Thursday, August 30, 2007


My grandfather, Jack Dobson, farmed this homestead until his passing in 1945 by means of horse-drawn equipment. When my dad took over, he used a Cle-track and in 1952 or so, he bought a D2 Caterpillar to pull the equipment, including a combine. Our neighbor and eventual farmer, the late Neil Miller, told me that he (Neil) had delivered an ultimatum to his father: “If you expect me to farm this place, you will buy a tractor. I’m not walking behind the horses!” They bought a tractor.

Before he graduated from college, my brother Chuck was my dad’s farm helper. When he was no longer available (about 1958), various family members stepped in to help with harvest, especially Nina. She rode the combine during lentil harvest. In those days, we would stay here in the house, which constituted a step back in time – cooking on the wood stove, bringing water from town, using the old kerosene lamps at night. At my mother’s request, my dad installed a three unit gas or oil burner so that we could boil water, warm baby bottles, or heat soup without lighting the wood stove. (It’s summer, remember.) My only “creature comfort” was my radio, which I carried with me constantly. The harvest operation started early in the day and went late. It seemed like it went on for days. My role was to help care for Nina’s children so that she could work. Whenever the pick-up was full of lentils, Mother would drive the load to Nezperce, taking the little ones and me along. Perhaps we made two trips a day. Yes, ours was a small operation but in the 1950s there were still small operations. Harvest time brought with it a sense of excitement as farmers from all over brought their crops to the grain elevators, all of them working at once.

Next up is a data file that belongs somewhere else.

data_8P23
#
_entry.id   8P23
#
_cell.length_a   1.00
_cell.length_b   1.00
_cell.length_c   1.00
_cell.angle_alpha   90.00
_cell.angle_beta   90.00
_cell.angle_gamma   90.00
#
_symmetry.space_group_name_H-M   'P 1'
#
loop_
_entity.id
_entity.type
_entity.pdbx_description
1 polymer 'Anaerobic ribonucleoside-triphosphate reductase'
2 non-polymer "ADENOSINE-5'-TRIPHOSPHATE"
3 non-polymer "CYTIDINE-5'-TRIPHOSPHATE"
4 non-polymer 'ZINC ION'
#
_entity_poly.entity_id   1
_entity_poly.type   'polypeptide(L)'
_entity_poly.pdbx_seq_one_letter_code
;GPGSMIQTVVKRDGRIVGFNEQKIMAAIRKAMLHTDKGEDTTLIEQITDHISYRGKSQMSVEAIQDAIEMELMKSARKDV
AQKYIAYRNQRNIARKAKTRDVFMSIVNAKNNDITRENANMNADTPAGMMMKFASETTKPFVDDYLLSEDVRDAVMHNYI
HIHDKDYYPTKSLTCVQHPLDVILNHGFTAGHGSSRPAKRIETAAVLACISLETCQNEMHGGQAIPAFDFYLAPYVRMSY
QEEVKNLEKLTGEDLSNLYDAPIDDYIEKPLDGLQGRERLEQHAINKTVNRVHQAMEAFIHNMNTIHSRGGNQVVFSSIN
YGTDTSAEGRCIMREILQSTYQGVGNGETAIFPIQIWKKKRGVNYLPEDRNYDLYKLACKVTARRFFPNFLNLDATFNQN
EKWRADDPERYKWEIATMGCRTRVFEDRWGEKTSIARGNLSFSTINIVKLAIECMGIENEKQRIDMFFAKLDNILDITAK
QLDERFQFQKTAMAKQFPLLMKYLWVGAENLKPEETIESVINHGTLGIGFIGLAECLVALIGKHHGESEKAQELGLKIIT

I thought of all this the other day as I watched the barley being harvested. Our farmland is leased and the crops belong to a large farming corporation headed by a young man who farms much of the land in this area. He and his workers arrived at 5:00 p.m. with two huge combines and two semi tractor/trailers. By dusk – less than three hours -- barley harvest was over.

Wednesday, August 29, 2007


Until sometime in the 1980s, there was a church at the Gilbert Cemetery. Long unused for any type of service and becoming dilapidated, the cemetery board tore it down and delivered church benches to some of the old-time area families. My dad arrived at the farm one day to find a church bench on the side porch. It was left there for years somewhat protected on the porch. With our remodeling project, it had to be moved to the barn, where it stayed – until yesterday. To surprise me, Mike moved the bench to a spot on the east side of the pond. We think it looks picturesque there under the pine trees and would do as a spot for brief meditation. We pity all those who sat through lengthy church services!

As to deterioration of the bench as it sits in that spot – yes, that will happen. It’s not in great shape now. Mike set it on blocks and we will stain it. When it’s gone, it’s gone. KW

Tuesday, August 28, 2007


Wind chimes can be controversial. In neighborhoods and even in families, some like to hear them, some could do without them, some find them annoying in the extreme. In a place like the farm, the music of the wind in the pines either competes with the wind chimes or blends with it, however the individual sees (er – hears) it.